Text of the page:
For the biscuits: Preheat the oven to 425 degrees F. Scrub and poke your sweet potatoes a few times with fork and cook them in the microwave on high until soft (about 8 minutes or so depending on your microwave)
Sift together flour, sugar, baking powder and salt. Cut very cold butter into 1/4 inch cubes and then put them in the dry mixture. I like to use a pastry blender (hand tool) in the beginning and then mix with my hands to feel the mixture. The butter should end up pea sized and the mixture should be gravel-y but not sandy. The pea-sized butter helps make your biscuits flaky by creating air pockets when they bake. Now, add all your sweet potatoes and some of the buttermilk a couple tablespoons at a time, carefully incorporating the milk and potatoes with a rubber scraper. Once your dough looks like this, stop. Don’t over mix or add in too much milk.
Turn the dough out onto a floured board and toss lightly until the outside of the dough looks smooth. Roll (I patted out the dough instead of rolling. It is a very soft dough) out the dough to 1/2-inch thick and cut with a biscuit cutter. Place the biscuits on a greased pan or on parchment paper. Bake for about 15 minutes. (Watch your oven: If the biscuits are browning too fast, lower the temperature.) Serve warm…with a little butter please.
Roast Pork with Apricot Glaze -
1 pork tenderloin (many packages come in two’s so just double the recipe then)
dash salt and pepper for seasoning the roast
1 t. ground ginger, you will use 1/2 t. to season pork roast and 1/2 t. for glaze.
1/3 c. of apricot jelly (I like to use no sugar added)
Preheat your oven to 350 degrees F and coat a rectangular glass dish with cooking spray. Simply season your pork tenderloin with salt, pepper and a 1/2 t. ground ginger. Next, get a large skillet nice and hot with some Canola oil in the pan…like about 2 T. On medium high heat (or high depending on how hot your burner gets), sear all sides of the pork tenderloin, about 30 seconds to 1 minute on each side. When you turn the pork, dont’ let bits stick to your pan, you may want to use a spatula instead of tongs as you turn it to sear it on all sides. Place roast in a glass rectangular Pyrex dish or such coated with cooking spray.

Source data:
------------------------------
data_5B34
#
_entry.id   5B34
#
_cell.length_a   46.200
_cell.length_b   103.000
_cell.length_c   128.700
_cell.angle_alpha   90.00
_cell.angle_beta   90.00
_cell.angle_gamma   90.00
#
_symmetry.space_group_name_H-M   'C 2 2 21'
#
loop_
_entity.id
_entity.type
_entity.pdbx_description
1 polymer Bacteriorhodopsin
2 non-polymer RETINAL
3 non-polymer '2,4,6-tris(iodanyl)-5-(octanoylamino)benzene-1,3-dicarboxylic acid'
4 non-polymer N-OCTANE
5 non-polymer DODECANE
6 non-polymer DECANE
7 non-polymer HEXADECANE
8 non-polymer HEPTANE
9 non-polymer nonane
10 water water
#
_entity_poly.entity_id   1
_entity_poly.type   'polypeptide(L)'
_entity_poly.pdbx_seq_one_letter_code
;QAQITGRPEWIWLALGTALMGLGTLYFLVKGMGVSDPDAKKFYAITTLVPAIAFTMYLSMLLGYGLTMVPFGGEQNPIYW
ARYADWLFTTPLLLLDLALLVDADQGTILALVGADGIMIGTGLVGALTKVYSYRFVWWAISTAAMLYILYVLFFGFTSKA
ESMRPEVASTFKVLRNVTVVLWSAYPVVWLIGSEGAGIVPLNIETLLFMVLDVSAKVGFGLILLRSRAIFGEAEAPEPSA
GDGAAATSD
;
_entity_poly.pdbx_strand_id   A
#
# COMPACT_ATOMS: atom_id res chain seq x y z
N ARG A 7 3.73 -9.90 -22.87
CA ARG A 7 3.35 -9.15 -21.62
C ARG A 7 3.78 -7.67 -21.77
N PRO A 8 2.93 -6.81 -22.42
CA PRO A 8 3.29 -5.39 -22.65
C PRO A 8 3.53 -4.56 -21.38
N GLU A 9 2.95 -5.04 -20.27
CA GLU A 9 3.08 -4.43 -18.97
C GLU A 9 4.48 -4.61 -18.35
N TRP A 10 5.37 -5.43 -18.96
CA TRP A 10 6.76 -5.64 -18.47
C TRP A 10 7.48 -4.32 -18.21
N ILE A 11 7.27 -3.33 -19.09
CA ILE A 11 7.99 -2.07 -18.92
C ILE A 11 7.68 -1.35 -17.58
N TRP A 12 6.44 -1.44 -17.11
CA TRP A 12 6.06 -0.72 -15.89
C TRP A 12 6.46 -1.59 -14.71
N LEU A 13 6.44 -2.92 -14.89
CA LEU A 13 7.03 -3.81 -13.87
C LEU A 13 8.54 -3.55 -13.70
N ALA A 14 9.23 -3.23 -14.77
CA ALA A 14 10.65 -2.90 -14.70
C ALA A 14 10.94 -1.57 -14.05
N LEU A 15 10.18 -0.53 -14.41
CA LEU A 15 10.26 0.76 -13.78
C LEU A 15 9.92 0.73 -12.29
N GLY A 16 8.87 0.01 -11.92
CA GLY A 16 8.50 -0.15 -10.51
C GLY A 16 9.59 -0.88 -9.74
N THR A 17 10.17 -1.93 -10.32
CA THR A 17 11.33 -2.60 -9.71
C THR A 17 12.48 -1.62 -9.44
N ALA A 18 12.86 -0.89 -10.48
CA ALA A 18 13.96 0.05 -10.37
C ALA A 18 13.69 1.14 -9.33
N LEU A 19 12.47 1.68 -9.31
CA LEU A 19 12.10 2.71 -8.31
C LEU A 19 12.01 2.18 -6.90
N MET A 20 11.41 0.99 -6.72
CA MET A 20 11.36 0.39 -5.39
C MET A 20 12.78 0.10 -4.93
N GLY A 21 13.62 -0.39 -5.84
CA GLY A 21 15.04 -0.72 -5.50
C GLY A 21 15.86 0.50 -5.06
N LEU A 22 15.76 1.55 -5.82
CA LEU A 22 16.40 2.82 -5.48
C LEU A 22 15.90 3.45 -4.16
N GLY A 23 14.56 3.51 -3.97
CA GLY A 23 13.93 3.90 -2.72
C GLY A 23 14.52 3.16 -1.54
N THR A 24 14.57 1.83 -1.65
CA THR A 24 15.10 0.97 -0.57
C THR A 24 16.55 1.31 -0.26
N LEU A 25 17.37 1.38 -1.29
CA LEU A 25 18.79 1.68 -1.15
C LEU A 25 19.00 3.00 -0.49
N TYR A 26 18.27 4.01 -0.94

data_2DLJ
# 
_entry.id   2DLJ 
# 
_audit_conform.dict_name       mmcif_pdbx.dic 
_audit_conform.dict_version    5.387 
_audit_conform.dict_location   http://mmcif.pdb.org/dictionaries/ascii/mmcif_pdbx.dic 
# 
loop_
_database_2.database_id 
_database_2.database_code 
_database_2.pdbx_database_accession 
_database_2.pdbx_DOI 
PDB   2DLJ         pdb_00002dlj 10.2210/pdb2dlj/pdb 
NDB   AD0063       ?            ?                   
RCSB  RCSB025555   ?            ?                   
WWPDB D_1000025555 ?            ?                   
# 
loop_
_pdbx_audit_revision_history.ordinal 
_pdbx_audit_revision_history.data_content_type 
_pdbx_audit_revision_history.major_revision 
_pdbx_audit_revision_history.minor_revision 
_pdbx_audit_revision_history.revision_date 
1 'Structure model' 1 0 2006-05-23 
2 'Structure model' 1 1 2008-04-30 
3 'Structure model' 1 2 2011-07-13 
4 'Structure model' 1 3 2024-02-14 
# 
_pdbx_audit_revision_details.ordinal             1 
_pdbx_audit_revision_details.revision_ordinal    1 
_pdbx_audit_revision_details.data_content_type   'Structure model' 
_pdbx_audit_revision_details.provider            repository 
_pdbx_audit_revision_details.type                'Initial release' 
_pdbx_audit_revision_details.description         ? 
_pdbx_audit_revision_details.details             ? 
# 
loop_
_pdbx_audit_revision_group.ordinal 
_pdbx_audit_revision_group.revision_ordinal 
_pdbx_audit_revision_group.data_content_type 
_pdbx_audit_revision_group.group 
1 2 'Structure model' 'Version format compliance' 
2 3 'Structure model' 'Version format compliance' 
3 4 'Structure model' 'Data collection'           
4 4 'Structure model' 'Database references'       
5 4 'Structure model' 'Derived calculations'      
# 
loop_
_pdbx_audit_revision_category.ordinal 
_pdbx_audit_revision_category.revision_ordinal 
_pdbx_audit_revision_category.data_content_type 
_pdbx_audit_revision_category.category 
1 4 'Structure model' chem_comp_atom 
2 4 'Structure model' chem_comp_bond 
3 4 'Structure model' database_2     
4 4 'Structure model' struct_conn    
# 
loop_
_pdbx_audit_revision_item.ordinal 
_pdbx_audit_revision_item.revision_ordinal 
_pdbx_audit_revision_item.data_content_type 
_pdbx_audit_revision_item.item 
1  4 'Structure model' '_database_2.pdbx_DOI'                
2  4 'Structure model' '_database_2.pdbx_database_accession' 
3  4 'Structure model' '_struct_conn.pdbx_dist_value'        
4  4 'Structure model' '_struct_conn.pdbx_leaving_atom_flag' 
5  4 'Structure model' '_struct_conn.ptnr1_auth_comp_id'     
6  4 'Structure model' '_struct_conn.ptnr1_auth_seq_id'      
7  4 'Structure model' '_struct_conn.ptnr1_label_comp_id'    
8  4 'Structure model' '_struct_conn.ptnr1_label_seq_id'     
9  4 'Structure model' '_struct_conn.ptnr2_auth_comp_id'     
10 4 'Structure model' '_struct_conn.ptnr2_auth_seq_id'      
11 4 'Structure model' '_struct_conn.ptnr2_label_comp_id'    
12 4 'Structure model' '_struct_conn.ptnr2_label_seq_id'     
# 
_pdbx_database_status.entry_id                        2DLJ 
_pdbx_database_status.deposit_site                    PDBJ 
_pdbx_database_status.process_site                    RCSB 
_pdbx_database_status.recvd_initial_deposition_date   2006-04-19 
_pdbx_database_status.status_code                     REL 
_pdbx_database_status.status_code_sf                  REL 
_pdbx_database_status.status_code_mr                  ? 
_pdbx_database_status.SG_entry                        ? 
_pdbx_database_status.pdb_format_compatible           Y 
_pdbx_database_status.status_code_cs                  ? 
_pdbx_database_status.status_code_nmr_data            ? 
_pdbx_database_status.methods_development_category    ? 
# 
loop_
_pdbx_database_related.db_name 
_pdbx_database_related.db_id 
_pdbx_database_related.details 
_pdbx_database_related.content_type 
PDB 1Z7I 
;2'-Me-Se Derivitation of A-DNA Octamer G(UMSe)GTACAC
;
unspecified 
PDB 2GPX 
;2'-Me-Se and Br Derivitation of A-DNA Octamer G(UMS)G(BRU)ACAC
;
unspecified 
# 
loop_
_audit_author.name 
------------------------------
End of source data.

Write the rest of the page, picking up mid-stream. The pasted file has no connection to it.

In a small bowl, put in your apricot jelly and place it in the microwave for about 10 seconds or so to slightly melt it and make it smooth. Add your ginger and mix with a fork or small whisk to get it smooth. Brush the glaze on your seared roast with a pastry brush and put it in on the middle rack of your oven. You can throw in peeled chopped sweet potatoes tossed in olive oil with rosemary if you like for the easiest side dish ever.
Baste the roast with the remaining glaze about 15 minutes after cooking and then keep roasting it. Throw out the remaining glaze since a raw pork pastry brush has “tainted” what ever’s left. Roast in the oven for about 30 minutes depending on the thickness of your tenderloin. Most are about 1 – 1.5 inches thick in diameter and they take about 30 minutes to roast but the thick ones might take about 45 minutes. I do the unthinkable and make a small cut in the center when I think it should be done and take a peak. It can be a very, very light pink but should register 160 degrees F. on a meat thermometer. Let sit for 5 minutes after removing from the oven to allow the juices to rest inside the pork. This way the yummy juices don’t run all over your cutting board instead of flavoring the meat.
If you would like a little more glaze for drizzling over the pork, just mix up a little bit more apricot jelly and ginger and microwave it again so it’s hot. It’s beautiful to pour it artfully over your pork on the serving platter with the roasted sweet potatoes surrounding it. A very nice presentation, a delicious meal and it’s super easy. Don’t forget the gorgeous basket of biscuits!